The hotel maid suing Dominique Strauss-Kahn (63) is invoking a law that's too ambiguous, his lawyers said in asking a judge to throw out part of her sexual assault claim.
The 12-year-old New York law is "impermissibly vague," lawyers for the former International Monetary Fund chief wrote in newly filed papers.
The filing marks Mr Strauss-Kahn's latest effort to fight the legal fallout from his May 2011 encounter with Nafissatou Diallo. She calls it a sexual attack. He terms it consensual.
Prosecutors dropped related criminal charges, but Ms Diallo is pursuing a civil action. One of her lawyers, Douglas Wigdor, said he was confident the challenge to the gender-based violence law would prove futile.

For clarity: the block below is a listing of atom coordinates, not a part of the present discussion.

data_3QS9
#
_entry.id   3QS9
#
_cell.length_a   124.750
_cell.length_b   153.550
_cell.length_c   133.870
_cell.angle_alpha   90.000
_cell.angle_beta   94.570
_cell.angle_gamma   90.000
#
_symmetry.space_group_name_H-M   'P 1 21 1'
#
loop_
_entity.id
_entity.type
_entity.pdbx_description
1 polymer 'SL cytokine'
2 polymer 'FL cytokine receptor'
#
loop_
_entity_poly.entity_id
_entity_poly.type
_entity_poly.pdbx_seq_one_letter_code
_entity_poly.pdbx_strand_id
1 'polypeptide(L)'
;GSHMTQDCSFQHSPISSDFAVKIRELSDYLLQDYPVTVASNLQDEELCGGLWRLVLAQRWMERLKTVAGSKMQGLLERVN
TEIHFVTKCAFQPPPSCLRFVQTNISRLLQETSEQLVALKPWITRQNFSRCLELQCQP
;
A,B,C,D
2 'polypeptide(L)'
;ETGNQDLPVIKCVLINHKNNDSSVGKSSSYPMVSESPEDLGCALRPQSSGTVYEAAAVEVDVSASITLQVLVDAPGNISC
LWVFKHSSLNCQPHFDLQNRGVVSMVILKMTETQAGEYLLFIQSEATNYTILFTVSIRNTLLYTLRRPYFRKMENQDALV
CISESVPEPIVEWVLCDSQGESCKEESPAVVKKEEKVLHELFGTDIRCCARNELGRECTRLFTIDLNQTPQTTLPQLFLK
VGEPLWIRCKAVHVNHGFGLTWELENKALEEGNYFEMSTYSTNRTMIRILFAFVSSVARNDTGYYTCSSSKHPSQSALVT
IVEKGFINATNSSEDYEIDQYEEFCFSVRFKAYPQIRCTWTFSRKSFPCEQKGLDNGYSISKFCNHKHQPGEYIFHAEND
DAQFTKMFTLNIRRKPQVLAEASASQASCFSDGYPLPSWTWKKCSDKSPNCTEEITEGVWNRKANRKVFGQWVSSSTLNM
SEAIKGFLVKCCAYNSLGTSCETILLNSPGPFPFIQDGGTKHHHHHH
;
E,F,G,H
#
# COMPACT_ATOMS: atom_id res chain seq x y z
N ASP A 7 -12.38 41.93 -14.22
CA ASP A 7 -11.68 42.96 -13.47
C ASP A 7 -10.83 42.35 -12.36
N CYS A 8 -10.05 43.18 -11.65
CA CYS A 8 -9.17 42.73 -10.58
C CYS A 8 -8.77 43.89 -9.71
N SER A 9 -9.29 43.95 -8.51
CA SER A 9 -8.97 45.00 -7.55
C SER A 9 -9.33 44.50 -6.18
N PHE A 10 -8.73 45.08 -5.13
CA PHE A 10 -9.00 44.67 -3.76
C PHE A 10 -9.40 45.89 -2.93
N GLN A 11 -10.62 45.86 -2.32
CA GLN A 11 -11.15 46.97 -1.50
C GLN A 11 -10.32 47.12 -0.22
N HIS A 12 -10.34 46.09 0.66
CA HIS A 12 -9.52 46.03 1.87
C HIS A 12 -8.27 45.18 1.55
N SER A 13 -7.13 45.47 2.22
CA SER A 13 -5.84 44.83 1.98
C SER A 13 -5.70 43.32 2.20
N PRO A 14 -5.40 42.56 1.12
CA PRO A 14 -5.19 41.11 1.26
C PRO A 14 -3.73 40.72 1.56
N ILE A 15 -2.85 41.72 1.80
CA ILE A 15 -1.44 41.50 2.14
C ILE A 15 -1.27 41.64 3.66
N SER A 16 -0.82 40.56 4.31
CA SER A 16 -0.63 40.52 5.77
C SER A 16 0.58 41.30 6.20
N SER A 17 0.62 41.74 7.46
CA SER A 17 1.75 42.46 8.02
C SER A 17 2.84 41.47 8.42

It's unclear how often such claims have been made under the law. No court has issued a decision interpreting it, according to lawyers for Mr Strauss-Kahn, pictured.
The law lets people sue if they have been injured by a violent crime "due, at least in part, to an animus based on the victim's gender".
It isn't clear what that means, Mr Strauss-Kahn's lawyers say.